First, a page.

# MSE and MSR in regression question

In a small-scale regression study, five observations on $Y$ were obtained corresponding to $X = 1,4,10, 11$, and $14$. Assume that $\sigma=0.6,B_0=5,B_1=3$

a. What are the expected values off MSR and MSE here?

b. For determining whether or not a regression relation exists, would it has been better or worse to have made the five observations at $X = 6,7, 8, 9$, and $10$? Why? Would the same answer apply if the principal purpose were to estimate the mean response for $X = 8$? Discuss.

$$Y_i=B_0+B_1X_i+\epsilon_i$$ $$\hat{Y_i}=\hat{B_0}+\hat{B_1}X_i$$

$$MSR=\sum(\hat{Y_i}-\overline{Y})^2$$

$$MSE=\frac{\sum (Y_i-\hat{Y_i)}^2}{n-2}=\frac{\sum(B_0+B_1X_i+\epsilon_i-\hat{B_0}-\hat{B_1}X_i)^2}{n-2}$$

I'm still doesn't understand what they want, they want $$E(MSE);E(MSR)$$?

What do they mean by expected values?

• What is your understanding of the "expected values" requested in (a)?
– whuber
Commented Oct 4, 2015 at 21:28
• The question does not concern calculated values: it explicitly asks for expected values. That is intended in the sense of expectations of random variables. MSR and MSE are both random because they depend on the random variables $\epsilon_i$. Thus, you can answer this question only by making assumptions about the expectations (and, it will turn out, variances and covariances) of the $\epsilon_i$ and knowing the formulas for MSE and MSR in terms of the $\epsilon_i$. Since $\epsilon_i$ can be computed as $Y_i - (B_0+B_1X_i)$, start with formulas in terms of the $X_i$ and $Y_i$.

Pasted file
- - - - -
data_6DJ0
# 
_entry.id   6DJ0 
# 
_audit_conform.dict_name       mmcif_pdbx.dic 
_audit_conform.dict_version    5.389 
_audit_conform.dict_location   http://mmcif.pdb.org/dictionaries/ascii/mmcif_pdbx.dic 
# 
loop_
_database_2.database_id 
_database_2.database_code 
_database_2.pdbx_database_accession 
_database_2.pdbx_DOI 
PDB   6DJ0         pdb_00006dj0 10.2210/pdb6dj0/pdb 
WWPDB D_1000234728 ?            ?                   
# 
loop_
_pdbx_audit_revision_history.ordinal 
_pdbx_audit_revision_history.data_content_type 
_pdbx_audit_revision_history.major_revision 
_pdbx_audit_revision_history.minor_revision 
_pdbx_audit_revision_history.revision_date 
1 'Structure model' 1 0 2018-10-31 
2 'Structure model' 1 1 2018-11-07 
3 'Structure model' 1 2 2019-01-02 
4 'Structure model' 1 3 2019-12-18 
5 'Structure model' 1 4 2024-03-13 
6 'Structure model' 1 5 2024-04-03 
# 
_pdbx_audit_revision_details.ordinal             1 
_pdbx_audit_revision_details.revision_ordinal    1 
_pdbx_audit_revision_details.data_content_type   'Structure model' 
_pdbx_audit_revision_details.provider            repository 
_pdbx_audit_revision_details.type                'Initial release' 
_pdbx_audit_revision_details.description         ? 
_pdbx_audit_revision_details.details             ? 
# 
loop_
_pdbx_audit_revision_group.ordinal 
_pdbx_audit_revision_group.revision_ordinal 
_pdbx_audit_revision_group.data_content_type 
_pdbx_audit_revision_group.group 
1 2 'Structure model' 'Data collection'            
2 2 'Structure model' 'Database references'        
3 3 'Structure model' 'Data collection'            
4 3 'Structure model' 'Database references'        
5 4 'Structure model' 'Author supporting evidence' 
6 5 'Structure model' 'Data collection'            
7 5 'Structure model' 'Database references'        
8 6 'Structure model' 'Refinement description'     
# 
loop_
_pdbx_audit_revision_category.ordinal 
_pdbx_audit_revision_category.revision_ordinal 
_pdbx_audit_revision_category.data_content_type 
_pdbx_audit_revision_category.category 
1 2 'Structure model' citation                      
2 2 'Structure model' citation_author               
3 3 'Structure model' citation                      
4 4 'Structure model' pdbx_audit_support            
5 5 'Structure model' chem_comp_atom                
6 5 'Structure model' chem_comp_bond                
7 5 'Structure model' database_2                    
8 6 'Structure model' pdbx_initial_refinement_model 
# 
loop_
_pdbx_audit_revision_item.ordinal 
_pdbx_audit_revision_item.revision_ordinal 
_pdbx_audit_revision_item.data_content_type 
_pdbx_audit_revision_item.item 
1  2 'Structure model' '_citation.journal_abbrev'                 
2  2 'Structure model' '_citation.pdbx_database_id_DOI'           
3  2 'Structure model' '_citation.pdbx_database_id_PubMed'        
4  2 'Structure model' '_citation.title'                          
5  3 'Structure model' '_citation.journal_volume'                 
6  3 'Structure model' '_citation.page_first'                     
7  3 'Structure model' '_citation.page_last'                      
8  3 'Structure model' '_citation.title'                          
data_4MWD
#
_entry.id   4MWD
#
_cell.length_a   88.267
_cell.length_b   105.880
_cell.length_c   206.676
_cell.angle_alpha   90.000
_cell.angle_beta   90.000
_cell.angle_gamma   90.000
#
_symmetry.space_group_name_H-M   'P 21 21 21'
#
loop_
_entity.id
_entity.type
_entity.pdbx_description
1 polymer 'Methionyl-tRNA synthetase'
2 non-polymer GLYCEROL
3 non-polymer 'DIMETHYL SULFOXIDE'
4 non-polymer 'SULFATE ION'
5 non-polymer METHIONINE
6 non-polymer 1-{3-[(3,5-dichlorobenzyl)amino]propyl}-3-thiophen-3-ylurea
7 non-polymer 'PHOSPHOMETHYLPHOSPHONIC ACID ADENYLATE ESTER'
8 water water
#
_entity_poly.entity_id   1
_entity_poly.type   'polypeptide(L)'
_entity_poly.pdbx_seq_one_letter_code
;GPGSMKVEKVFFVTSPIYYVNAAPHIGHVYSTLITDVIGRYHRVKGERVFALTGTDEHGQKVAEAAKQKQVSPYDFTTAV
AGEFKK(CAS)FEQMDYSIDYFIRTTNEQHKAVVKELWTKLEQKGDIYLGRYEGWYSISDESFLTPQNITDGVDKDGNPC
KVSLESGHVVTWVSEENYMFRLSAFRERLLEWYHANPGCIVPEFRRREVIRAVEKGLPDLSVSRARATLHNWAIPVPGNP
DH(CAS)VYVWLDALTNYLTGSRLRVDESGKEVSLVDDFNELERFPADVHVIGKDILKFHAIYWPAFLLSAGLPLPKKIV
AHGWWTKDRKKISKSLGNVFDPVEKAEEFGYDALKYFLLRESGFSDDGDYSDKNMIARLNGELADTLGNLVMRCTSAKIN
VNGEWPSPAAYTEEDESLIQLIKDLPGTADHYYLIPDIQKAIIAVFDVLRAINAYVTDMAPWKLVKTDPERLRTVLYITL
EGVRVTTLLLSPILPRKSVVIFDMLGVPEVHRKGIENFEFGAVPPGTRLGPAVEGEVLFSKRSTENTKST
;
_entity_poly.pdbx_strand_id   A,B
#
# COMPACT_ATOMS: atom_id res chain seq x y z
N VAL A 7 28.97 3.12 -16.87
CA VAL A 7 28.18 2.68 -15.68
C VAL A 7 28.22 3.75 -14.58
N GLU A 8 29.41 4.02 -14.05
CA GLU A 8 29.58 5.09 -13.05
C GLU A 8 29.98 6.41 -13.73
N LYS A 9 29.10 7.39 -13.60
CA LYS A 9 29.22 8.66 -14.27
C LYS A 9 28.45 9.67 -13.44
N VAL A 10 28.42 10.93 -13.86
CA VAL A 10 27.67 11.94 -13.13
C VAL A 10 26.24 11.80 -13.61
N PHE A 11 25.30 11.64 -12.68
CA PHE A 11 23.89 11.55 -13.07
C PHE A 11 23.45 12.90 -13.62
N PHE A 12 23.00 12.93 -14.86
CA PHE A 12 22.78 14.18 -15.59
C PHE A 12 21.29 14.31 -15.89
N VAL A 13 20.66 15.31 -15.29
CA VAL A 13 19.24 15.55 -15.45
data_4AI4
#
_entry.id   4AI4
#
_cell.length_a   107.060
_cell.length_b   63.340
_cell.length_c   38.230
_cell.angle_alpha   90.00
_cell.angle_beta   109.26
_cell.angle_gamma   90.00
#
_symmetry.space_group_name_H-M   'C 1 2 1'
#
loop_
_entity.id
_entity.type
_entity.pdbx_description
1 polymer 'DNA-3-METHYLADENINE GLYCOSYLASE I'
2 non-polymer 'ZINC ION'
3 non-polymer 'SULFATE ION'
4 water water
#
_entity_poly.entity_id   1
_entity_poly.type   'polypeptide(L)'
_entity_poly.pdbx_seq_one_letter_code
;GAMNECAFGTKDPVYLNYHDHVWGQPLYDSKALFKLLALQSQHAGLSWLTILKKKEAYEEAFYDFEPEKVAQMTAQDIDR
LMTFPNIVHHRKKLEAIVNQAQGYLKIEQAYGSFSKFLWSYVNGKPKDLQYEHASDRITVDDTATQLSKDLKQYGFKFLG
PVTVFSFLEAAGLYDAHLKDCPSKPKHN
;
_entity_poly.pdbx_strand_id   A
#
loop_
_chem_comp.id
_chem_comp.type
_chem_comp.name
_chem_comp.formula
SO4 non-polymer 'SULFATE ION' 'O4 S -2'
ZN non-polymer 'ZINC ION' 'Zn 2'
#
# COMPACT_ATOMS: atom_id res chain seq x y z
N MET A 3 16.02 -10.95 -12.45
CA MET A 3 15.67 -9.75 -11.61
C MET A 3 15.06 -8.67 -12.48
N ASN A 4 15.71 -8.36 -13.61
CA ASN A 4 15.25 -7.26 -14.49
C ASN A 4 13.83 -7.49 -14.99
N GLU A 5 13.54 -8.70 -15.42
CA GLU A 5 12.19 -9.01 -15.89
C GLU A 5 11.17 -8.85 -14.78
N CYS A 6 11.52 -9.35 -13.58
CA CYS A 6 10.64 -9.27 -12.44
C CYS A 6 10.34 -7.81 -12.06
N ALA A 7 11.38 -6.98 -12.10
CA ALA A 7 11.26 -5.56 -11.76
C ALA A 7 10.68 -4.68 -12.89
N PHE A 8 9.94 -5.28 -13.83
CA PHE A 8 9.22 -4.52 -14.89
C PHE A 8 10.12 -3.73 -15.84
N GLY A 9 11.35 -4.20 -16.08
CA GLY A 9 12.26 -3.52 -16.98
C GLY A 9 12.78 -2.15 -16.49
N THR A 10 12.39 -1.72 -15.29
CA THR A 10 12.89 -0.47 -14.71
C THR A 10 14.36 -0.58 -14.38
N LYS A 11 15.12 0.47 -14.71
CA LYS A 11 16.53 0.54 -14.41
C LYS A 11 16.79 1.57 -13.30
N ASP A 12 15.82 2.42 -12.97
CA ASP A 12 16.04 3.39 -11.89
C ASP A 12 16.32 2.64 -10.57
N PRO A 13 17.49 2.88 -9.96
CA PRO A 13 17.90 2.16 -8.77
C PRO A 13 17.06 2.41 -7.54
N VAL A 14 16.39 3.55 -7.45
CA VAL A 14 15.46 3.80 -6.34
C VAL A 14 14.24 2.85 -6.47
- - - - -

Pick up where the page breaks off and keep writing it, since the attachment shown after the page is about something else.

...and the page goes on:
– whuber
Commented Oct 4, 2015 at 21:41
• Often, unnecessary extra information is provided in questions either to make them easier for those with limited algebra skills or to distract those who do not understand the concepts at all.
– whuber
Commented Oct 5, 2015 at 13:27
• You don't seem to be asking a question any more after your latest edits. If you wish to post an answer to your original question, then please do so as an answer, not by changing the question. BTW, what calculation supports your answer to (b)?
– whuber
Commented Oct 6, 2015 at 3:28
• That conclusion is incorrect, however. You need to look at the formula for the standard error of $B_1$.
– whuber
Commented Oct 7, 2015 at 0:04

$$Y_i=B_0+B_1X_i+\epsilon_i$$ $$\hat{Y_i}=\hat{B_0}+\hat{B_1}X_i$$
a) $$E[MSE]=E[\frac{\sum(Y_i-\hat{Y_i})^2}{n-2}]=\sigma^2=0.6^2$$ $$E[MSR]=E[\sum(\hat{Y_i}-\overline{Y})^2]=\sigma^2+B_1\sum(X_i-\overline{X})^2=1026.36$$
b) $$\sigma(\hat{B_1})=\sqrt{\frac{\sigma^2}{\sum(X_i-\overline{X})^2}}=\frac{0.6}{\sqrt{\sum(X_i-\overline{X})^2}}$$ for the case where $X=(1,4,10,11,14)$ we have that $\sigma(\hat{B_1})=0.05619515$ and for the case where $X=(6,7,8,9,10)$ $\sigma(B_1)=0.1897367$, then the first set is better I think.
But why I need to look $\sigma(\hat{B_1})$?